Curated by Felix Kubin
In part three of PARASOL ELEKTRONICZNY. RUMOURS FROM THE EASTERN FROM THE EASTERN UNDERGROUND we take a closer look at Latvia's musical underground. Just like its neighbours Lithuania and Estonia, Latvia regained its full independence from the Soviet Union in 1991 as a result of the 'Singing Revolution'. The small country embarked on a new departure from several centuries of constant power shifts.
Even today, Latvians are aware of the fragmented nature of their history: our secret umbrella agent in Riga dares to label this awareness an 'identity crisis' that seems to be easily extrapolatable to artistic life in the Republic. 'In a country with a population of just over two million, there's no room for underground movements on a large scale,' he adds. The small but active scene is starting to turn a page and break free of the stigmas that have plagued cultural life in Latvia for almost twenty years.
'Spatial aspects of sound' play an important role in the works of Riga-based artists Martins Rokis and Kaspars Groshevs. For his installation 'Here, There, Nowhere', Groshevs recorded several instruments and other sound sources from various different angles in his flat, thus creating a spatial definition of his personal environment. In his music, Groshevs draws on sculpture, architecture and sound installation, mixing different media and both analogue and digital recording techniques.
The focus is always on the content. His friend and colleague Martins Rokis has a similar approach, although his aesthetics and methods of sound creation are anchored in the digital realm. Rokis creates a set-up of sovereign particles that interact with each other, and moves them on the edge between control and de-control. In his compositions, the 'structure is always in motion and has no fixed identity'.
The music of Andris Indans and Rostislav Rekuta is rooted in psychedelic synthesizer pop, early industrial music and nineties electronica. In the late eighties, the two musicians lived through the major political changes and the economic problems that followed. Indans maintains that this crisis was a very creative period for him. While he was still living with his parents, he tried to find a way of channelling his 'teenage energy' and anger into the creation of music using 'non-professional equipment'. While the emphasis on past technologies and aesthetics is apparent in the works of Indans and Rekuta, the music of younger artists like Kaspars Groshevs, Martins Rokis and Phonic Psychomimesis tends to be more conceptual and harder to classify.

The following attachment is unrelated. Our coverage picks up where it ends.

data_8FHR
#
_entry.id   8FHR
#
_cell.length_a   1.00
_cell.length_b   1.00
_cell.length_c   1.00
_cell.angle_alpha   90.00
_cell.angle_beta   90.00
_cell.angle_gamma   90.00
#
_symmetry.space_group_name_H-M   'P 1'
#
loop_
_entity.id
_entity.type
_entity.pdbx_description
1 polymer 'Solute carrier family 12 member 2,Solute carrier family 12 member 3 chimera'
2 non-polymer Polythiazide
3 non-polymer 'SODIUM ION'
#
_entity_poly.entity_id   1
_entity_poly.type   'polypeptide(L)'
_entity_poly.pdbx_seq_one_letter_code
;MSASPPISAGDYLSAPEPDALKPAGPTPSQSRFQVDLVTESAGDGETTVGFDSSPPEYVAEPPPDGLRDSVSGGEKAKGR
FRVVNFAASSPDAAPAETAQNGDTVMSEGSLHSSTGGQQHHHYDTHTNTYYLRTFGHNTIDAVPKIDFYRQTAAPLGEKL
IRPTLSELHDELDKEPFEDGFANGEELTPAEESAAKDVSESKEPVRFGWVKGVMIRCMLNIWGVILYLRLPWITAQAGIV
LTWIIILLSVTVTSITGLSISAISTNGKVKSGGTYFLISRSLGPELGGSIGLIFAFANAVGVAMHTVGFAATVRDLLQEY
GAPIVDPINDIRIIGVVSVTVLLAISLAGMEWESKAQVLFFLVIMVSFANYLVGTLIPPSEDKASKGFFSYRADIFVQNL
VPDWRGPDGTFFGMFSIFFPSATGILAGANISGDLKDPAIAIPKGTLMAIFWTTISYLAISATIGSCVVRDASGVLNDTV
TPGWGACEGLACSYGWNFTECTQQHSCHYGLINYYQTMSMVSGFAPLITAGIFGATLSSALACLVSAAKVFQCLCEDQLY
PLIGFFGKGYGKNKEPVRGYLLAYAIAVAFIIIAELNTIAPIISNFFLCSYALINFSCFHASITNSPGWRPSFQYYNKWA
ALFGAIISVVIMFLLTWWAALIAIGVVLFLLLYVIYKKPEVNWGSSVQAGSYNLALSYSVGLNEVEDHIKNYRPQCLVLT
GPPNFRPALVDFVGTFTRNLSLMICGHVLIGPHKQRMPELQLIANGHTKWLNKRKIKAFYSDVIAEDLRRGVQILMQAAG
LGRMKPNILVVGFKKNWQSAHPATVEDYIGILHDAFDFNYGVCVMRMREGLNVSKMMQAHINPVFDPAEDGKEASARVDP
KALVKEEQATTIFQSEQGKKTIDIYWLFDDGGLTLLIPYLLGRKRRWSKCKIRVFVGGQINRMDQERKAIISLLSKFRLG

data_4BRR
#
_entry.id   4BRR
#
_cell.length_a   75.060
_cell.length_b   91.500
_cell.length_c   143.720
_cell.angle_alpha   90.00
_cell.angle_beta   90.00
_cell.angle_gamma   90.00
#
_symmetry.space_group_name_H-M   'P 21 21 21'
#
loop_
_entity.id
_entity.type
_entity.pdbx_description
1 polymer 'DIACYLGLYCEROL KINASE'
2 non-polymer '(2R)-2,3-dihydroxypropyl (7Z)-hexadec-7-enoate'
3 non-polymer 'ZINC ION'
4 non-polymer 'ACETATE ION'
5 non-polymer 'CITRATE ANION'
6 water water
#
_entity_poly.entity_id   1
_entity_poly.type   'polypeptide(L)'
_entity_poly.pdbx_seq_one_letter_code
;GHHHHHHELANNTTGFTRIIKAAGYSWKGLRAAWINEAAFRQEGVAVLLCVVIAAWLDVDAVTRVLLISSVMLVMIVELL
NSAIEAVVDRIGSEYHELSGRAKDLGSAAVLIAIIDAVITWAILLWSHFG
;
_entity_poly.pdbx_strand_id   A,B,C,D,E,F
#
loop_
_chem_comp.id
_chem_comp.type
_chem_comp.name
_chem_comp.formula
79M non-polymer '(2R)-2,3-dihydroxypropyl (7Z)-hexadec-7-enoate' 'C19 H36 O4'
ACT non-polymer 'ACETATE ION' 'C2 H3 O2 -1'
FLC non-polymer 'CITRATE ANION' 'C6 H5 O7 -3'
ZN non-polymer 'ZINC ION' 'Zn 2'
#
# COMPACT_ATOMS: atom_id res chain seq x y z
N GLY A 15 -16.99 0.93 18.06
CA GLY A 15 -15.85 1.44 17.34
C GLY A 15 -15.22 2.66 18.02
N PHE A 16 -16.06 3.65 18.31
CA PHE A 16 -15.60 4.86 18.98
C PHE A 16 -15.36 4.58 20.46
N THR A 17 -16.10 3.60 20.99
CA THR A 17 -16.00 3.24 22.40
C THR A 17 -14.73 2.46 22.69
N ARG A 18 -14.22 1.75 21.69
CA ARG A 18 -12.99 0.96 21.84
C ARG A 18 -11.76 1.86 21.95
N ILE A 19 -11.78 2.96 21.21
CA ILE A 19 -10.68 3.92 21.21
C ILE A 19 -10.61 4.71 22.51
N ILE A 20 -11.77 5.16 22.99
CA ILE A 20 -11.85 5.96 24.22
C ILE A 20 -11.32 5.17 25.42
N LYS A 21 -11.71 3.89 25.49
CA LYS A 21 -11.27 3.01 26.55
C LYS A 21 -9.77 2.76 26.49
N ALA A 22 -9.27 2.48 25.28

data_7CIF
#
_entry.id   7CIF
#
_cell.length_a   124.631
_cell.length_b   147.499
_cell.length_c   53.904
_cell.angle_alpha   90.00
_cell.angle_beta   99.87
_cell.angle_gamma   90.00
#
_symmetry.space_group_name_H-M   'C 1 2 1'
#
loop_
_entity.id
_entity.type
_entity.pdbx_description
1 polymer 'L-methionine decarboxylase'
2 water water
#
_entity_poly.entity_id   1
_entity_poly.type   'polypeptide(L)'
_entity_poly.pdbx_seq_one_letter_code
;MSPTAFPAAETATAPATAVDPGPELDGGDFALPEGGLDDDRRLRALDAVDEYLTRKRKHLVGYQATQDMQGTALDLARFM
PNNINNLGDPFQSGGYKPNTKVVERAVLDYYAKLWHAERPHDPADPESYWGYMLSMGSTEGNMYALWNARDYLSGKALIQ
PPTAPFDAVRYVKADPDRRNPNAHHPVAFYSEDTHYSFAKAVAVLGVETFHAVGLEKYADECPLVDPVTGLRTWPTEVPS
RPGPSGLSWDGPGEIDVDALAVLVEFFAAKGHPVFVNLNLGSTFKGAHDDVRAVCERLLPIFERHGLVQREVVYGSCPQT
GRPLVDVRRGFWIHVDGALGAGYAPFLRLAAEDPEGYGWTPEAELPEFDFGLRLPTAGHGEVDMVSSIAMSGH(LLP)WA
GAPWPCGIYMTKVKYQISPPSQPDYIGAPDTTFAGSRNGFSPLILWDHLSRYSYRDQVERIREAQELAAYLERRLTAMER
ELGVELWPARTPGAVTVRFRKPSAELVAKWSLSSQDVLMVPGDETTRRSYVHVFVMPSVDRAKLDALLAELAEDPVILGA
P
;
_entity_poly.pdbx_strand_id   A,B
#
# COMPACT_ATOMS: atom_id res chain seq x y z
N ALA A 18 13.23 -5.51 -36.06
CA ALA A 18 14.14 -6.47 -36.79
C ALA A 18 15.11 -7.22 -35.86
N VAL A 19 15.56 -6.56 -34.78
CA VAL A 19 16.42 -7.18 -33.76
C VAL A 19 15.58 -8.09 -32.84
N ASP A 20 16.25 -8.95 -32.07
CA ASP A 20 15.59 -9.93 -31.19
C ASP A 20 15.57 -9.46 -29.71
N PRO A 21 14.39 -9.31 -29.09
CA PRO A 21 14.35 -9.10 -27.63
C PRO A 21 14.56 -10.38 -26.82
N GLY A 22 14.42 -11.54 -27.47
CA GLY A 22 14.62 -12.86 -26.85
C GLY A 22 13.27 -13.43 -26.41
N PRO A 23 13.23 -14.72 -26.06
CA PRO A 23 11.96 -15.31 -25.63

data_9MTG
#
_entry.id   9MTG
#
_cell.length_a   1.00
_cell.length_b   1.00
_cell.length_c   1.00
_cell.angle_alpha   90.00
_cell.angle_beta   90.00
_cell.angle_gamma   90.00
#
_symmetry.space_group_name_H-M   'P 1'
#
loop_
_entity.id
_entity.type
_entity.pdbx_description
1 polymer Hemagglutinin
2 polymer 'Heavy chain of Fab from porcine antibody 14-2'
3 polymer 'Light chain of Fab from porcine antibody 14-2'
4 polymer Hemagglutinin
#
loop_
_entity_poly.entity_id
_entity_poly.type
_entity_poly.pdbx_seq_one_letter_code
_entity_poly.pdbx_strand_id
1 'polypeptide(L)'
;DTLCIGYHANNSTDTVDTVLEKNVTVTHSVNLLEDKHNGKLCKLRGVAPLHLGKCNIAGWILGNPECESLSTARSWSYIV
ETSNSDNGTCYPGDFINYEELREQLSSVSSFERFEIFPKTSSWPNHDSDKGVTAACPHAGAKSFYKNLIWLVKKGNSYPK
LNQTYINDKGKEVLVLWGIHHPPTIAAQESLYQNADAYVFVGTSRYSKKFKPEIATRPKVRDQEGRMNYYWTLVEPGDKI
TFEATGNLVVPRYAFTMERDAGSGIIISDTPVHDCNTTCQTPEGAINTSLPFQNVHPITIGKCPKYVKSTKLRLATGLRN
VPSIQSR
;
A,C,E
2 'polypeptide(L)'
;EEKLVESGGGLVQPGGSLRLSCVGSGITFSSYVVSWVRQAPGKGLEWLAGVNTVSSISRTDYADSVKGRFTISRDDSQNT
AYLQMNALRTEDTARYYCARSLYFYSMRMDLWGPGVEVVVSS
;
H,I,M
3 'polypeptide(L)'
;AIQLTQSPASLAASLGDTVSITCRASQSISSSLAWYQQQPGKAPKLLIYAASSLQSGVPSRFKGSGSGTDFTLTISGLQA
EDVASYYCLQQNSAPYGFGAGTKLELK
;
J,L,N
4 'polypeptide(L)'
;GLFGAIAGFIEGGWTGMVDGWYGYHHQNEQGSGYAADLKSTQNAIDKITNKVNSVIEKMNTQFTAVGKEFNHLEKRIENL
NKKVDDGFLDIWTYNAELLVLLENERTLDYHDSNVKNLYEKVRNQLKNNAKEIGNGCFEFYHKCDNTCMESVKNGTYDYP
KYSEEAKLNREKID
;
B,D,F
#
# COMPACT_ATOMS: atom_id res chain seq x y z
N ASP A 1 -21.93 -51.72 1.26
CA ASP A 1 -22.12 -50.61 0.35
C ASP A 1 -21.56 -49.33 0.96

Phonic Psychomimesis is a duo of two musicians who studied philosophy. Accordingly, their sonic output is conditioned by a certain set of rules or propositions against a background of humour and the absurd. Their music is often produced live, and recorded with just one microphone. Like most of the other artists in this documentary, Phonic Psychomimesis try to remain 'outside of Capitalism's moralistic dogma' and create music 'only out of an existential need'. In order to survive they rely on friends, family, and collaborations.
Collaboration seems to be a key word when it comes to bringing ideas to fruition in Latvia. Toms Auninsh, a former singer in metal bands who is now a theatre director, also considers collaborations to be of prime importance. Because of its small size, Latvia seems to make it easy to get in touch with artists working in other disciplines. Kaspars Groshevs has already worked with people who come from different backgrounds such as performance art, architecture, theatre, fashion and jewellery design: 'Because there are not so many people here, you gradually get to know each other. So, you can meet somebody at a bar or concert, for example, and the next day you might have an amazing professional opera singer singing in your living room.'
Felix Kubin, 2012.03.15
Featured artists (in order of appearance)
Kaspars Groshevs – Riga (LV)
Martins Rokis – Riga (LV)
Phonic Psychomimesis – Riga (LV)
Sound Meccano (Rostislavs Rekuta) – Riga (LV)
Gas of Latvia (Andris Indāns) – Riga (LV)
Toms Aunins (Toms Auniņš) – Riga (LV)